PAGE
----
The sooner the Board can understand if liquidity disclosures are going to be a problem, the sooner the Board can consider any needed actions, such as changes to existing Board designations which may improve the organization's liquidity position. Donors, grantors and creditors will evaluate whether the organization has sufficient resources to meet its financial obligations in the future. Board members should assess how best to utilize the organization's liquidity disclosures to respond to these concerns and perhaps more importantly, incorporate the need for improved liquidity in its fundraising appeals.
Endowment Funds and Net Asset Classes
Another significant change required by ASU 2016-14 involves net asset classification. Under current U.S. Generally Accepted Accounting Principles (GAAP), net assets are classified into three categories: permanently restricted, temporarily restricted, and unrestricted net assets. Under the new ASU, net asset reporting will be streamlined into two categories: net assets without restrictions and net assets with restrictions.
In a change from current practice, the classification of a shortfall in an endowment fund (an underwater endowment) will be classified as a component of net assets with donor restrictions. Under current GAAP, the shortfall is classified as a reduction of unrestricted net assets. Organizations will continue to make disclosures about their underwater endowments, with enhanced disclosures about the not-for-profit's spending policy as it relates to underwater endowments, the aggregate fair value of underwater endowment funds, the aggregate amount that the donor requires to be maintained, and the aggregate amount by which the funds are underwater. Another change from current practice will be the elimination of the option to imply time restrictions on contributions restricted for the acquisition of property and equipment absent explicit donor restrictions on the use of the acquired assets. Under the new ASU, the organization must use the placed in service approach to classify net assets restricted for the capital acquisitions. In the year of adoption, the organization will disclose the nature of these reclassifications resulting from adoption of the ASU.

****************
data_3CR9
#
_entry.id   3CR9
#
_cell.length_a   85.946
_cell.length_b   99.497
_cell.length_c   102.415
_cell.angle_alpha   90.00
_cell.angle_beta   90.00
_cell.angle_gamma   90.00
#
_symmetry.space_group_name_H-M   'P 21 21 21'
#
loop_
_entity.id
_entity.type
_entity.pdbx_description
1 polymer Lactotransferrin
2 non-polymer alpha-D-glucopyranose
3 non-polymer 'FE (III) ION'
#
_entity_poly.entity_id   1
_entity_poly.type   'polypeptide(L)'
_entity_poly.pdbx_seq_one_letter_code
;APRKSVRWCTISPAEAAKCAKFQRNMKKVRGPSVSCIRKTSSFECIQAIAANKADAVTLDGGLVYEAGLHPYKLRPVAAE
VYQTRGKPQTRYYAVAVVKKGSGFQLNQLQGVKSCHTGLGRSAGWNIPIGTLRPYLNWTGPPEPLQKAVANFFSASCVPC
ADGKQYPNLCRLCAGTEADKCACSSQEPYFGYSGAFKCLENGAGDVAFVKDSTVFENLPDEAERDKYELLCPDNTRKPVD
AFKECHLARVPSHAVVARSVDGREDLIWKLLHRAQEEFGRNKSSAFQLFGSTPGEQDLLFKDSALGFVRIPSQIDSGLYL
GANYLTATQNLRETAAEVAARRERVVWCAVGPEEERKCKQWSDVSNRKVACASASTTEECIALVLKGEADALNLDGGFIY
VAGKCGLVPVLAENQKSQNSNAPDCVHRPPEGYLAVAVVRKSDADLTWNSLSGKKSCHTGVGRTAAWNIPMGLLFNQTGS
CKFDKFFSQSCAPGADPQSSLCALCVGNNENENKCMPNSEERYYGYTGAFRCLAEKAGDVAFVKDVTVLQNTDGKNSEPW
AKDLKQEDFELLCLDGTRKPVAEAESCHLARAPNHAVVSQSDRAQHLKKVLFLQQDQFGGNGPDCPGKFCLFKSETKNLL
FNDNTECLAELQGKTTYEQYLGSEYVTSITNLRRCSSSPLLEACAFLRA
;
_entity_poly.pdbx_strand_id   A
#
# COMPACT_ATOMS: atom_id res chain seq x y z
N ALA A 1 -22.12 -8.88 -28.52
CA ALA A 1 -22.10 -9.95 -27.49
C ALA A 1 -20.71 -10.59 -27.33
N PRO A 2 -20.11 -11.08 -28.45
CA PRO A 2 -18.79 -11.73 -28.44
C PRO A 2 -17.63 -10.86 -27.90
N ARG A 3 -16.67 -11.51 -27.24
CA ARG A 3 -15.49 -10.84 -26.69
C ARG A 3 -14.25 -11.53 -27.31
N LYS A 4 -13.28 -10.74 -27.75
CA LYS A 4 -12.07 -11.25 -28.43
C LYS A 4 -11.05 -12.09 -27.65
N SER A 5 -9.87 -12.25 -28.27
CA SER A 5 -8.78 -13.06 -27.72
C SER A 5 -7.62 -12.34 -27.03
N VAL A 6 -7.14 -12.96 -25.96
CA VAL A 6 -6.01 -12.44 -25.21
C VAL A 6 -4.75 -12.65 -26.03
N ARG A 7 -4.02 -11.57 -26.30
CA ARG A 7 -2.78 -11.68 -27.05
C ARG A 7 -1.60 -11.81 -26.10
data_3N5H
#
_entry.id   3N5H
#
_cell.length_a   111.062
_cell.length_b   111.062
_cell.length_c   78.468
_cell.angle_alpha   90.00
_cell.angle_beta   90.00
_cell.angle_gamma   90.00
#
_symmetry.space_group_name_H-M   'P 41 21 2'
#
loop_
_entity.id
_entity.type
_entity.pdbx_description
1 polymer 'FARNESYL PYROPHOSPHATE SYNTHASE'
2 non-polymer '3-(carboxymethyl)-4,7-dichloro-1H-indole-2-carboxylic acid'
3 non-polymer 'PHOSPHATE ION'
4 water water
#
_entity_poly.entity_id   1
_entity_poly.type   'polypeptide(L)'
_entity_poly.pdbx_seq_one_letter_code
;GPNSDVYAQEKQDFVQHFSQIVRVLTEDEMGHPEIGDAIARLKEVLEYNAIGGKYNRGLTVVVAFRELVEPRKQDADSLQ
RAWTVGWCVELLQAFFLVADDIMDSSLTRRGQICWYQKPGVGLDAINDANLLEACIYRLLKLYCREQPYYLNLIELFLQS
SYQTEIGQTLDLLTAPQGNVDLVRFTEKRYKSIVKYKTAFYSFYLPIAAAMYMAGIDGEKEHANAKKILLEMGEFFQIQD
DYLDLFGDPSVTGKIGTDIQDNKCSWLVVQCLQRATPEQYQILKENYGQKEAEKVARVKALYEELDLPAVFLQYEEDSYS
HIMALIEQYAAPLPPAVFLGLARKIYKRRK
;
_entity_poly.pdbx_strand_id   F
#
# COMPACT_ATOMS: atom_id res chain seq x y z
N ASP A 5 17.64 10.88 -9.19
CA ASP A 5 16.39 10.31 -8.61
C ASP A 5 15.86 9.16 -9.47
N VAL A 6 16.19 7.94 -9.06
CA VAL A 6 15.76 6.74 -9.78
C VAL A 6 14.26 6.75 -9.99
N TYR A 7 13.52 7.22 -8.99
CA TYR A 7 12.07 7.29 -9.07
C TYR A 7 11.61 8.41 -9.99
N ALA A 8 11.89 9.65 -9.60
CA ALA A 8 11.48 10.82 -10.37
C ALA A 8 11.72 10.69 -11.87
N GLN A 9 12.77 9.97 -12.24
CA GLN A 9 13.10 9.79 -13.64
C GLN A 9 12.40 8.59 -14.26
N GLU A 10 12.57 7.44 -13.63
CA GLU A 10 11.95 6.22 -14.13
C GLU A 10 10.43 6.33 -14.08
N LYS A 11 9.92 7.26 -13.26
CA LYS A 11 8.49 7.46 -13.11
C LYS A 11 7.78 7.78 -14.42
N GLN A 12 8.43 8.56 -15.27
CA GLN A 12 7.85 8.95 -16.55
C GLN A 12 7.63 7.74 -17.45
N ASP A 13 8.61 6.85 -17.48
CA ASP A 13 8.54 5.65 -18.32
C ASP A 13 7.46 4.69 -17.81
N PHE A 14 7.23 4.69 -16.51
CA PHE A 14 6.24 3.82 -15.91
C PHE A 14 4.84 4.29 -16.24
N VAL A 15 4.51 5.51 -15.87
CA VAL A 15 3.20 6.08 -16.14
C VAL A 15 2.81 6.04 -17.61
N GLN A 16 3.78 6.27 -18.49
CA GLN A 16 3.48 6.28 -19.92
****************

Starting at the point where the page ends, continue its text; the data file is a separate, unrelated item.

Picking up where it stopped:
The key to understanding the limitations placed on net assets will be through enhanced footnote disclosures with an emphasis on how and when restricted resources can be used. Footnotes will also disclose all Board designations and similar self-imposed limits on net assets without donor restrictions. As such, the Board should review any existing designations as part of the implementation process.
Meet With Your Board Before the Standard Takes Effect
Management should be sure to meet with their Board frequently as they work through implementation issues and other changes required by ASU 2016-14. Financial statements provide the Board with vital information about the organization's operations and its ability to fulfill its mission. The Board should have a clear understanding of what's changing in the financial statements as a result of ASU 2016-14 so its members can continue to fulfill their fiduciary responsibilities and effectively govern during the implementation of this key accounting standard.
For More Information
If you have any comments, questions, or concerns about the not-for-profit financial statement changes, please contact us.
Published on May 18, 2018 Print